2017-09-23

Home (日本語)
About

Browse

+By article
+By author
+By issue
+By language
+By location
+By topic
+By year
+Photos
+Random article
+What links here
+Search

Sister Sites

+Mind the Gap
+Portable Alien
+TsukuBlog

Tsukuba Info

+City Hall
+Tsukuba Map
+Tsukuba Orientation
+Tsukuba Wiki

Support AT

+Advertise on AT
+Buy AT stuff
+Donate to AT
+Submit an article
+Take a survey
+Volunteer

For Staff

+AT Workspace

Contact

+Contact us


The Doctor-Patient Relationship

Author: Paul Granberg, Issue: October 2004, Topic: Medical

In Japanese hospitals, there has never been a culture of frank discussion about a patient's condition, treatments , medications and side effects. Japanese doctors have been used to almost God like worship, and patients following their directions without question, or knowledge of what medication they are taking. Patients with terminal conditions, such as cancer, are often not told the details of their illness, because it is thought that it is more humane for them not to know.

Fortunately this is slowly changing.

HOWEVER

Westerners have been brought up with an expectation that a doctor will take the time to explain exactly these things. Don't be afraid to ask questions about your treatment, but be prepared for the doctor to be a little surprised when you question him. (almost invariably it will be a man)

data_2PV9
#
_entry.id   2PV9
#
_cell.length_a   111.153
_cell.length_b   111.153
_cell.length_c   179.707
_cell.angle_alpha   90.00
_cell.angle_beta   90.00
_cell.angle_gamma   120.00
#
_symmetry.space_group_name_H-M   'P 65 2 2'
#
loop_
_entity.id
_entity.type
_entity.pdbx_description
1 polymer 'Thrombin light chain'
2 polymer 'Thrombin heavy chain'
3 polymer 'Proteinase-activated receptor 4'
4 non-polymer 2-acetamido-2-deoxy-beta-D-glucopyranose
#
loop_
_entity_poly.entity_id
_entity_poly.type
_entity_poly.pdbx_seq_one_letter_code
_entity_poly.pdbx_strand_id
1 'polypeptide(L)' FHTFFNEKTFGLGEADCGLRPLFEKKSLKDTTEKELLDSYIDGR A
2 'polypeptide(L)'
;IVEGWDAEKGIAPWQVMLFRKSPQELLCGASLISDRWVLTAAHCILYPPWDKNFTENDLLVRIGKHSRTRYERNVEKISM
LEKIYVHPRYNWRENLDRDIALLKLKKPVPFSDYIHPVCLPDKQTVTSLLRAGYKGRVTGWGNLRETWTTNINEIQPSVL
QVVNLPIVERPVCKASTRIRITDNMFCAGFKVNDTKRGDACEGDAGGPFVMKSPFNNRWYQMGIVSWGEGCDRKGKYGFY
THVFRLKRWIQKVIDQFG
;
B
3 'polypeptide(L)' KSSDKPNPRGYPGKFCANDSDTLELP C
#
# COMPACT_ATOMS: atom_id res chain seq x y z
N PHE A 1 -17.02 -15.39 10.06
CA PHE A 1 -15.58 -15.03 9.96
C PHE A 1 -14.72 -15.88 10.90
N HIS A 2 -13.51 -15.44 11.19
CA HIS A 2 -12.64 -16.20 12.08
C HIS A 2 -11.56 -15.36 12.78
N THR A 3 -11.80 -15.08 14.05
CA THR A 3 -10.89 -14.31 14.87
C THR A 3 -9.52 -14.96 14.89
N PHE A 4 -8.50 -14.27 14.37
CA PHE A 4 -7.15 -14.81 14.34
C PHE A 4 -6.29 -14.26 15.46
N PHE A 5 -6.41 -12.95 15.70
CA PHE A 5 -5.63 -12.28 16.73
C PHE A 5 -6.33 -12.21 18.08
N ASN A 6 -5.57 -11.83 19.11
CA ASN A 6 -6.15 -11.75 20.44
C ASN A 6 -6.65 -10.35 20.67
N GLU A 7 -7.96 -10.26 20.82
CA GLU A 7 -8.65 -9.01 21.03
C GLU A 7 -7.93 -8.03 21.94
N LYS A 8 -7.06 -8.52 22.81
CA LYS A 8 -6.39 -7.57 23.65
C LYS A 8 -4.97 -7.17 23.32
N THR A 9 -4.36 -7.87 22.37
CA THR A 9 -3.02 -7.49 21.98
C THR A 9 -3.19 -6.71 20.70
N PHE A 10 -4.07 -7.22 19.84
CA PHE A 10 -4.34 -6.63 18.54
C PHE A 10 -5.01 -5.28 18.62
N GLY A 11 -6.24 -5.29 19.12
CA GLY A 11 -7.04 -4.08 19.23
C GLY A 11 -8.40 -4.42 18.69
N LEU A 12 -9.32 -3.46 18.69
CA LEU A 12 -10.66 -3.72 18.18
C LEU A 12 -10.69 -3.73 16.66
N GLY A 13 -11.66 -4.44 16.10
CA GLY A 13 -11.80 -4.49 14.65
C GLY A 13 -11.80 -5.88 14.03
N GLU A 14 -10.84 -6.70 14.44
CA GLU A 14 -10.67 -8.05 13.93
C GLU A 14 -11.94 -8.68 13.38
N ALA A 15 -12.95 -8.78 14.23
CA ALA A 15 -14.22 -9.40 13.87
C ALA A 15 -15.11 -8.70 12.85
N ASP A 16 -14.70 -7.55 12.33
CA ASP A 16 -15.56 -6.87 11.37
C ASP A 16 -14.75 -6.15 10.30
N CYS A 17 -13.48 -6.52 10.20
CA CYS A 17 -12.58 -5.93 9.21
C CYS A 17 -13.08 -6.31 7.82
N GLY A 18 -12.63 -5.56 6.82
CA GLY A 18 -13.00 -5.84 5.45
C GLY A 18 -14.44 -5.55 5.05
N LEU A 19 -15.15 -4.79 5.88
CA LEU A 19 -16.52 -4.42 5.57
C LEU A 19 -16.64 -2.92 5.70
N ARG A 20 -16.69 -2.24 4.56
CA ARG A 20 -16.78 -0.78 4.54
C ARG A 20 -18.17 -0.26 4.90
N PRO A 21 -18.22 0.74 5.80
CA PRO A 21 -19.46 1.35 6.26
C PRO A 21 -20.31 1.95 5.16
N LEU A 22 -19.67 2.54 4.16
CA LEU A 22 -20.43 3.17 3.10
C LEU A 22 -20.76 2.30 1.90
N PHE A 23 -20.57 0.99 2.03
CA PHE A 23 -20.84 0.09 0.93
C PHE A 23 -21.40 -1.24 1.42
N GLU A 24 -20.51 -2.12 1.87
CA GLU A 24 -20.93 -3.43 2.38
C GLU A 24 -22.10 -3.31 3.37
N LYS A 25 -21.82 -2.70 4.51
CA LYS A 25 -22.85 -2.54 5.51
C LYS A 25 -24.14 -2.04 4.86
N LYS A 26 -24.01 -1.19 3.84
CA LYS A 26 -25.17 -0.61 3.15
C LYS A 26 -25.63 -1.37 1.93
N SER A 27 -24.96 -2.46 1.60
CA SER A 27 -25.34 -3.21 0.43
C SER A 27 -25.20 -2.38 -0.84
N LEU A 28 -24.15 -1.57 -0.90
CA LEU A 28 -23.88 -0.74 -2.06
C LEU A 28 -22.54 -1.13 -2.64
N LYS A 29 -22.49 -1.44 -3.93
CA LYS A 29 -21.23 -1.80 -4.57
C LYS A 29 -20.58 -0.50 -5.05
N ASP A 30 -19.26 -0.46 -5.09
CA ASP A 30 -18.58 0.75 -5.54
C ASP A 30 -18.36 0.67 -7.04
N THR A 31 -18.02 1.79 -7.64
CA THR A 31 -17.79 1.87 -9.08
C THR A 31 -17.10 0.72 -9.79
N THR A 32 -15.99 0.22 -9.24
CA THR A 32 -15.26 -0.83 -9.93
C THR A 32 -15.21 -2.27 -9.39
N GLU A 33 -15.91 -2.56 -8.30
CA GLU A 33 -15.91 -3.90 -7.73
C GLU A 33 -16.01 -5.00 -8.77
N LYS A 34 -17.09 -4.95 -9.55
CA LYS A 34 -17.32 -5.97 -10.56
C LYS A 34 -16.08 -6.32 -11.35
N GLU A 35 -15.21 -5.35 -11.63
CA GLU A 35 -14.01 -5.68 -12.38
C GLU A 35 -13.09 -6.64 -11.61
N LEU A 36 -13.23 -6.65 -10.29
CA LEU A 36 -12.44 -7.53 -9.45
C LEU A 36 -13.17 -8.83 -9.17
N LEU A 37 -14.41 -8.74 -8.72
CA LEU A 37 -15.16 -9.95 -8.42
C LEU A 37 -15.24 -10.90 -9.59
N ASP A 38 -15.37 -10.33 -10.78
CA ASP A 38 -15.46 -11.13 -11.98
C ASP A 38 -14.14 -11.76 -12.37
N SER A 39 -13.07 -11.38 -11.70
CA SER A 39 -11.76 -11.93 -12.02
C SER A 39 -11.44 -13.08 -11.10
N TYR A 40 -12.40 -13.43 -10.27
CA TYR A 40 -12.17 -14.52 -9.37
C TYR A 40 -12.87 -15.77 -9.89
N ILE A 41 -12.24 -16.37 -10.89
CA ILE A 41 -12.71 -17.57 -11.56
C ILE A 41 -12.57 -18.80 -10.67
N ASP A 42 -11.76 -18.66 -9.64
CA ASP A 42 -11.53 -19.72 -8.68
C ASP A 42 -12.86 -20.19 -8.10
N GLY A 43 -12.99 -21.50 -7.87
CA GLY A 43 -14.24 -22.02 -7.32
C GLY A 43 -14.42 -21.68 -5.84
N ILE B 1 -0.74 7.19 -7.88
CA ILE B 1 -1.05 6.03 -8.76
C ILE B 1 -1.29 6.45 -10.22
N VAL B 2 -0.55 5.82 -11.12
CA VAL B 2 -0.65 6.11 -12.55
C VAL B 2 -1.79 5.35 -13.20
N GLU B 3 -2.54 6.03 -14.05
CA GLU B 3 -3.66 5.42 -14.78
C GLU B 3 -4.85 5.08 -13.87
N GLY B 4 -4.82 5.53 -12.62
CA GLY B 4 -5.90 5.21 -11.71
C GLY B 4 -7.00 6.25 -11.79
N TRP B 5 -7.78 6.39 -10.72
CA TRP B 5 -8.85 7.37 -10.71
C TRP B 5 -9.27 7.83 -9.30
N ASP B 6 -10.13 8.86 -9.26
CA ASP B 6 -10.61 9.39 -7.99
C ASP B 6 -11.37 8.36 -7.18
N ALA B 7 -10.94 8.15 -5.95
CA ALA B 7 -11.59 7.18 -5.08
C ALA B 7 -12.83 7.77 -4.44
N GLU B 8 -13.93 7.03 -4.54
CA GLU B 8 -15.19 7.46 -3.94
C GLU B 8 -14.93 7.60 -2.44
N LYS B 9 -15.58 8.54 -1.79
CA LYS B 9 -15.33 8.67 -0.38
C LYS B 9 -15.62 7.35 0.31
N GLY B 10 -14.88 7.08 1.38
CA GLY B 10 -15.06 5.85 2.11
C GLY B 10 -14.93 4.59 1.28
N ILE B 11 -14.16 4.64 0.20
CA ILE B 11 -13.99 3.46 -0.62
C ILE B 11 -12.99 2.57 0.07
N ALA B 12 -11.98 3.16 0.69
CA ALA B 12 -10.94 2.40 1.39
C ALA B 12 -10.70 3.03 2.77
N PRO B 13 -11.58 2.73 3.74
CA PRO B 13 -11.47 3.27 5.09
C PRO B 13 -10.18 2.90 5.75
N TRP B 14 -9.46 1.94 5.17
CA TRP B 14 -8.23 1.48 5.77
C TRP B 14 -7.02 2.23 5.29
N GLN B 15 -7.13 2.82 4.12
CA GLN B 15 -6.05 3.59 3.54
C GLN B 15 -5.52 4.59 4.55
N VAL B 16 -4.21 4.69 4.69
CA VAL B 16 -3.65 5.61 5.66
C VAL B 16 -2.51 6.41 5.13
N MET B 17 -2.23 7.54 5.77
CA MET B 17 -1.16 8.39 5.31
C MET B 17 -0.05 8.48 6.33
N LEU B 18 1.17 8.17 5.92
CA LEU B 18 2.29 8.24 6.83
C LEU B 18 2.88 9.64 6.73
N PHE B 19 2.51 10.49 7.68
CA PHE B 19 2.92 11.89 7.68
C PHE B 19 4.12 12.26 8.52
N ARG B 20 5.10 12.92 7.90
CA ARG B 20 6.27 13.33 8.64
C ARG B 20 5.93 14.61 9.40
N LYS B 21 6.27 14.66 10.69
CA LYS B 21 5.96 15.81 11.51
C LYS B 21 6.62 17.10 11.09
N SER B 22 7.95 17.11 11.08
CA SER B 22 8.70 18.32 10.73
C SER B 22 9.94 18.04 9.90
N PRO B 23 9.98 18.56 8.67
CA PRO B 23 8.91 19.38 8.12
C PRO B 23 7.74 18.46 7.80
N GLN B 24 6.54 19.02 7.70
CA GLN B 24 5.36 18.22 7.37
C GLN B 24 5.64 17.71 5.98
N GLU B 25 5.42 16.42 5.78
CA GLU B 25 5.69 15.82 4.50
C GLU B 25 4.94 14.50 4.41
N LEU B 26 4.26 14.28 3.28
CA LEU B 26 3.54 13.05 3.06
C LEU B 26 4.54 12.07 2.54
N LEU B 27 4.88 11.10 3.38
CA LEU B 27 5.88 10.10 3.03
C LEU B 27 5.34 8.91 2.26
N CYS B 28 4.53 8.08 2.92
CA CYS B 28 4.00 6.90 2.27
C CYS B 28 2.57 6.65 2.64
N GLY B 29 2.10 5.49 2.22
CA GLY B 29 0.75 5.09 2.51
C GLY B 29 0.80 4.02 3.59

After all, it is your right to know what you will be putting in your body.

<< Getting Sick and Getting Better | Master Index | Procedure for Going to the Pharmacy >>


Alien Times Sponsors

The advertisements that appear on paper and online versions of The Alien Times do not necessarily represent the views of the Alien Times. The Alien Times takes no responsibility for any transactions that occur between advertisers and readers.


The authors of articles that appear in Alien Times reserve the right to copyright their work. Please DO NOT copy any articles that appear in Alien Times without first receiving permission from the author of the article (when known) or the Alien Times Editor.

Funded by the Tsukuba Expo'85 Memorial Foundation, Printed by Isebu

Sponsors